In a previous article I have given an introduction to Scrum. There, we have seen some principles of this Agile framework, pretty much a taster of what it is. In this article we will take a closer look at what it looks like when put into practice through a case study. Ready ? Let’s scrum !
Picture the scenario: The Director of a Bank’s loans’ department is requesting to build an application that will act as a registry of the real estate properties in mortgage loans.
The application will have the following characteristics:
– It has to be online and accessible from the bank’s intranet
– Available only to specific individuals within the branches and the back office.
– It will have the following user interfaces:
- A screen of the mortgage loan contract including details of the property where users based on role can insert, update, delete or just view the details
- Capability to search based on keywords
- A Statistics screen
– There is also the requirement of migration of existing data in Excel before going production.
This project is extremely urgent because the Bank’s Audit department has requested to have as soon as possible a persistent repository of the data instead of the Excel because of the risks it carries on safety and data loss. And yes, there will be sanctions for the bank if not done immediately. To complicate matters further, the Director has warned that there may be some time until all the exact details of the requirements have been drafted.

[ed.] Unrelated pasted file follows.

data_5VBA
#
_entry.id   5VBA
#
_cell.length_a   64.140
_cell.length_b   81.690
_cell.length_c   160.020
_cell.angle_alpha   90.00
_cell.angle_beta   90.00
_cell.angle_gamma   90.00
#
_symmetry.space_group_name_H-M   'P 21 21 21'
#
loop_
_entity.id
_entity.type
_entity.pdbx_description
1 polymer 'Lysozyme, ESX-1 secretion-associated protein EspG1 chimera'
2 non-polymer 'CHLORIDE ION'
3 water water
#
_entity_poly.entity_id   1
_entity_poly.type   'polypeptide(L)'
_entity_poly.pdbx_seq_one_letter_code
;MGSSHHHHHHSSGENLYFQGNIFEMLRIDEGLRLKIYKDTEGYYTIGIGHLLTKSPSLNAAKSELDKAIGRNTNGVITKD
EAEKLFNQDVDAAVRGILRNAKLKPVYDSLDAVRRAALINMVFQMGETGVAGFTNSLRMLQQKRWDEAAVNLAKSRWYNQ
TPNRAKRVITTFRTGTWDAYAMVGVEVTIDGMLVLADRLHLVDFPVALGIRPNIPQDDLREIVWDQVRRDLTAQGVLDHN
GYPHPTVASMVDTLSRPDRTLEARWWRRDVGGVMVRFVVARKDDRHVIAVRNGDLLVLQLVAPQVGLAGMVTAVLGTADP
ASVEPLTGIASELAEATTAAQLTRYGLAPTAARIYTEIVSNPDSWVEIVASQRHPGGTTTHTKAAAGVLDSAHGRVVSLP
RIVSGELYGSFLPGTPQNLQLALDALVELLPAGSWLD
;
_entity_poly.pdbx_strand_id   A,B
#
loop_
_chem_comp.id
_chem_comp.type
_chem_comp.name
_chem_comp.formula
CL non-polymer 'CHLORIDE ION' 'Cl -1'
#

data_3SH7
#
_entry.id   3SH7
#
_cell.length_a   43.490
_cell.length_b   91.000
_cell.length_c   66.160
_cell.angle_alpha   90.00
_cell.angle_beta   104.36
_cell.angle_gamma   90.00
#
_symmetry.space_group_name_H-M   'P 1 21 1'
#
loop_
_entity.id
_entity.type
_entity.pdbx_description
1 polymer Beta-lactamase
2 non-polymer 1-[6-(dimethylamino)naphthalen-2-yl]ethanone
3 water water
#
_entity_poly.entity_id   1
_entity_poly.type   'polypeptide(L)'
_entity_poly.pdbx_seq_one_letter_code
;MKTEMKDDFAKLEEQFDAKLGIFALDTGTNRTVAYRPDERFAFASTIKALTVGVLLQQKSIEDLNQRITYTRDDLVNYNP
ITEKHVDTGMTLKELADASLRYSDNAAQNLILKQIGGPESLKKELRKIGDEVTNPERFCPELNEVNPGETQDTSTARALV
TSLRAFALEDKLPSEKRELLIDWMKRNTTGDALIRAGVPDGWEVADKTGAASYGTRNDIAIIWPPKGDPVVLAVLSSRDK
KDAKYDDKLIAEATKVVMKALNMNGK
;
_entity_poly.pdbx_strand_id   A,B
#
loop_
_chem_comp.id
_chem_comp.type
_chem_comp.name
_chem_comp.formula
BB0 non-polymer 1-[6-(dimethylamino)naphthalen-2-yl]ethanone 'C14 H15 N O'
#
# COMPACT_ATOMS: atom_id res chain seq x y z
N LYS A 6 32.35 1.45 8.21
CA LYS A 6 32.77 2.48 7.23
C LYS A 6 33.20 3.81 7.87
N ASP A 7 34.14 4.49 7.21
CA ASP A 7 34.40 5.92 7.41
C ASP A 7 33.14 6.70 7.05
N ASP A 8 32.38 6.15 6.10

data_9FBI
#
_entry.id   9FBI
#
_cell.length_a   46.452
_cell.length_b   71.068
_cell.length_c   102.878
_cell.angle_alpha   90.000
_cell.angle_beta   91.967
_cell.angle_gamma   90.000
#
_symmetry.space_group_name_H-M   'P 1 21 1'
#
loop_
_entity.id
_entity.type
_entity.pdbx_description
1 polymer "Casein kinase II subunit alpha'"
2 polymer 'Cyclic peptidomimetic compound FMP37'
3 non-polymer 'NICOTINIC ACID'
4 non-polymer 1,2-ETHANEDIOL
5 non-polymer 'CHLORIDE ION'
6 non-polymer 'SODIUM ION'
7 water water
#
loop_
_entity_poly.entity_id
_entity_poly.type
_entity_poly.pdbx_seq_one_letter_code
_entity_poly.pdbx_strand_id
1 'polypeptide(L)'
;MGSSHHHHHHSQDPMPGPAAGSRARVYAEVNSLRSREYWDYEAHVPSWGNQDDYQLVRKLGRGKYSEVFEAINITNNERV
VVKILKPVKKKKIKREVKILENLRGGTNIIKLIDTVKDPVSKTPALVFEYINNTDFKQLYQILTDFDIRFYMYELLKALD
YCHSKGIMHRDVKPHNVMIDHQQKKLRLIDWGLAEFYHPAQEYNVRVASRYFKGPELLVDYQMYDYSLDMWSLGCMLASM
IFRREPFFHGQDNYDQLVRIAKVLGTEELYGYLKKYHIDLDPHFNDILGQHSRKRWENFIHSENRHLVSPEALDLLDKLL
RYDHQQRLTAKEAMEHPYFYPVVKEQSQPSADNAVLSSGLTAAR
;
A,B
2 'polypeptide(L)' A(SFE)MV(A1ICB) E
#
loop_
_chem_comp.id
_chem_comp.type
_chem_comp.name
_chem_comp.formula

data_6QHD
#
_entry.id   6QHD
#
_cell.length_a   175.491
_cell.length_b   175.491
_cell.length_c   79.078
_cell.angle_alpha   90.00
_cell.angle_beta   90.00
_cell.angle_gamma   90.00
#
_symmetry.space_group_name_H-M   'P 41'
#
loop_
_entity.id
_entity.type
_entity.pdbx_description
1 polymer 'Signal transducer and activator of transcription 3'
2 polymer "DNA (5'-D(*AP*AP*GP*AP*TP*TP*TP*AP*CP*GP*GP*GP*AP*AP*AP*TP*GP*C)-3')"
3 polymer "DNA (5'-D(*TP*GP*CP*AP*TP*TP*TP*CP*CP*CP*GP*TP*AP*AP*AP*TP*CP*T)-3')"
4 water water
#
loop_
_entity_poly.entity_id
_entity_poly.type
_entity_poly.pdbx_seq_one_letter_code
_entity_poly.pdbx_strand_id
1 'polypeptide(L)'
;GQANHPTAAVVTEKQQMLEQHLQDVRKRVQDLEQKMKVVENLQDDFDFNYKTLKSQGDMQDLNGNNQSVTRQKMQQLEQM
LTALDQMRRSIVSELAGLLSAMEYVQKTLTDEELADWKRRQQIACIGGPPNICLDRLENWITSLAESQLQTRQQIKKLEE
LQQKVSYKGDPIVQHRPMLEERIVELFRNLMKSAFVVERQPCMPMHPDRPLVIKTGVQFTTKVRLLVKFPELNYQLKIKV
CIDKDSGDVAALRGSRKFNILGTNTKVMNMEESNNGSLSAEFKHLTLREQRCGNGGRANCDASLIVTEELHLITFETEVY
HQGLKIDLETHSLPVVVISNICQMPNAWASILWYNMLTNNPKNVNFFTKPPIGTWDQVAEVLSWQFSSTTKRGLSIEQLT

The Development Manager decides that the best option is to run the project with Scrum so that work can start immediately with whatever initial specs are available and it is not affected by delays in the delivery full requirements. At the same time, they will be able to have after a first iteration of development a potentially shippable product that may satisfy the Auditors.
The Development Manager assigns the Scrum Master and the implementation team consisting of 4 core developers, 1 tester. The business Director assigns a Product Owner and also representatives of the end-users